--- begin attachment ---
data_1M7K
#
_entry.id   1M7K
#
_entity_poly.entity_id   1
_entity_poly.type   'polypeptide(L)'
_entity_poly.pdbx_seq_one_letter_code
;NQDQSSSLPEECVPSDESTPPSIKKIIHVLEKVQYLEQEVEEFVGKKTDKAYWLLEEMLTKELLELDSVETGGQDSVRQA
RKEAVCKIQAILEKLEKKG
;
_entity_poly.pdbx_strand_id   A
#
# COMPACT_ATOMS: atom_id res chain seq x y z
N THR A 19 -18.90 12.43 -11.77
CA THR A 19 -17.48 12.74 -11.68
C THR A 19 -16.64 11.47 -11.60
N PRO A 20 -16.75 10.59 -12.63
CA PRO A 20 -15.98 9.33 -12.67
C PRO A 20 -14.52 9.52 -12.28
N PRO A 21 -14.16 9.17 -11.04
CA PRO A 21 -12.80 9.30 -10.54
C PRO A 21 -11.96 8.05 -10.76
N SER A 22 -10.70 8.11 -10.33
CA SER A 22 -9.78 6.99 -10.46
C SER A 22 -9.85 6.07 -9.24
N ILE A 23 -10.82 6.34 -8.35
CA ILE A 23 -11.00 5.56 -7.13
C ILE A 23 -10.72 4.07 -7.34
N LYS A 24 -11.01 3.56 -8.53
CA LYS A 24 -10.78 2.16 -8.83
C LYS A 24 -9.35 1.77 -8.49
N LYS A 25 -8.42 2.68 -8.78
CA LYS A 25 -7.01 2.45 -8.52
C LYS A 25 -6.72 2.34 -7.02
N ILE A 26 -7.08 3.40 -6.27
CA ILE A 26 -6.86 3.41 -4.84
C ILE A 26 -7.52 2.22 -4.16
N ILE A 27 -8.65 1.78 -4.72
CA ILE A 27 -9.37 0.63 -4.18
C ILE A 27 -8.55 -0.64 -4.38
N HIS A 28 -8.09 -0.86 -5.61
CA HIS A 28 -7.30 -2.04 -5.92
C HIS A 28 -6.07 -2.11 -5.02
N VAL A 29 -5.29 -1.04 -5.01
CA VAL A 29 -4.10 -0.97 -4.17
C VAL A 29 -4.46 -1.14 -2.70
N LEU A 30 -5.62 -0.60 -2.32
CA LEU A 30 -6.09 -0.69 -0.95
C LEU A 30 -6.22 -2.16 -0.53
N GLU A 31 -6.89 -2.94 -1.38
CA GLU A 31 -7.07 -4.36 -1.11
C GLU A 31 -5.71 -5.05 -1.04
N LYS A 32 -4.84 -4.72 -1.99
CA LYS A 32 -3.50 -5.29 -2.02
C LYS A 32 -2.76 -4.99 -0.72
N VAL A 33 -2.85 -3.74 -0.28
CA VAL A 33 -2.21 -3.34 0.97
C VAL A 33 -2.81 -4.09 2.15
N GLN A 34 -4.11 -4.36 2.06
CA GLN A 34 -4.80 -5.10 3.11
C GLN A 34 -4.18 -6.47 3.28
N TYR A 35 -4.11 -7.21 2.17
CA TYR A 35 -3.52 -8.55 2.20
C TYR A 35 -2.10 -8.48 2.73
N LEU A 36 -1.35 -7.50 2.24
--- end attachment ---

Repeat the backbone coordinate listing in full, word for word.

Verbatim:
data_1M7K
#
_entry.id   1M7K
#
_entity_poly.entity_id   1
_entity_poly.type   'polypeptide(L)'
_entity_poly.pdbx_seq_one_letter_code
;NQDQSSSLPEECVPSDESTPPSIKKIIHVLEKVQYLEQEVEEFVGKKTDKAYWLLEEMLTKELLELDSVETGGQDSVRQA
RKEAVCKIQAILEKLEKKG
;
_entity_poly.pdbx_strand_id   A
#
# COMPACT_ATOMS: atom_id res chain seq x y z
N THR A 19 -18.90 12.43 -11.77
CA THR A 19 -17.48 12.74 -11.68
C THR A 19 -16.64 11.47 -11.60
N PRO A 20 -16.75 10.59 -12.63
CA PRO A 20 -15.98 9.33 -12.67
C PRO A 20 -14.52 9.52 -12.28
N PRO A 21 -14.16 9.17 -11.04
CA PRO A 21 -12.80 9.30 -10.54
C PRO A 21 -11.96 8.05 -10.76
N SER A 22 -10.70 8.11 -10.33
CA SER A 22 -9.78 6.99 -10.46
C SER A 22 -9.85 6.07 -9.24
N ILE A 23 -10.82 6.34 -8.35
CA ILE A 23 -11.00 5.56 -7.13
C ILE A 23 -10.72 4.07 -7.34
N LYS A 24 -11.01 3.56 -8.53
CA LYS A 24 -10.78 2.16 -8.83
C LYS A 24 -9.35 1.77 -8.49
N LYS A 25 -8.42 2.68 -8.78
CA LYS A 25 -7.01 2.45 -8.52
C LYS A 25 -6.72 2.34 -7.02
N ILE A 26 -7.08 3.40 -6.27
CA ILE A 26 -6.86 3.41 -4.84
C ILE A 26 -7.52 2.22 -4.16
N ILE A 27 -8.65 1.78 -4.72
CA ILE A 27 -9.37 0.63 -4.18
C ILE A 27 -8.55 -0.64 -4.38
N HIS A 28 -8.09 -0.86 -5.61
CA HIS A 28 -7.30 -2.04 -5.92
C HIS A 28 -6.07 -2.11 -5.02
N VAL A 29 -5.29 -1.04 -5.01
CA VAL A 29 -4.10 -0.97 -4.17
C VAL A 29 -4.46 -1.14 -2.70
N LEU A 30 -5.62 -0.60 -2.32
CA LEU A 30 -6.09 -0.69 -0.95
C LEU A 30 -6.22 -2.16 -0.53
N GLU A 31 -6.89 -2.94 -1.38
CA GLU A 31 -7.07 -4.36 -1.11
C GLU A 31 -5.71 -5.05 -1.04
N LYS A 32 -4.84 -4.72 -1.99
CA LYS A 32 -3.50 -5.29 -2.02
C LYS A 32 -2.76 -4.99 -0.72
N VAL A 33 -2.85 -3.74 -0.28
CA VAL A 33 -2.21 -3.34 0.97
C VAL A 33 -2.81 -4.09 2.15
N GLN A 34 -4.11 -4.36 2.06
CA GLN A 34 -4.80 -5.10 3.11
C GLN A 34 -4.18 -6.47 3.28
N TYR A 35 -4.11 -7.21 2.17
CA TYR A 35 -3.52 -8.55 2.20
C TYR A 35 -2.10 -8.48 2.73
N LEU A 36 -1.35 -7.50 2.24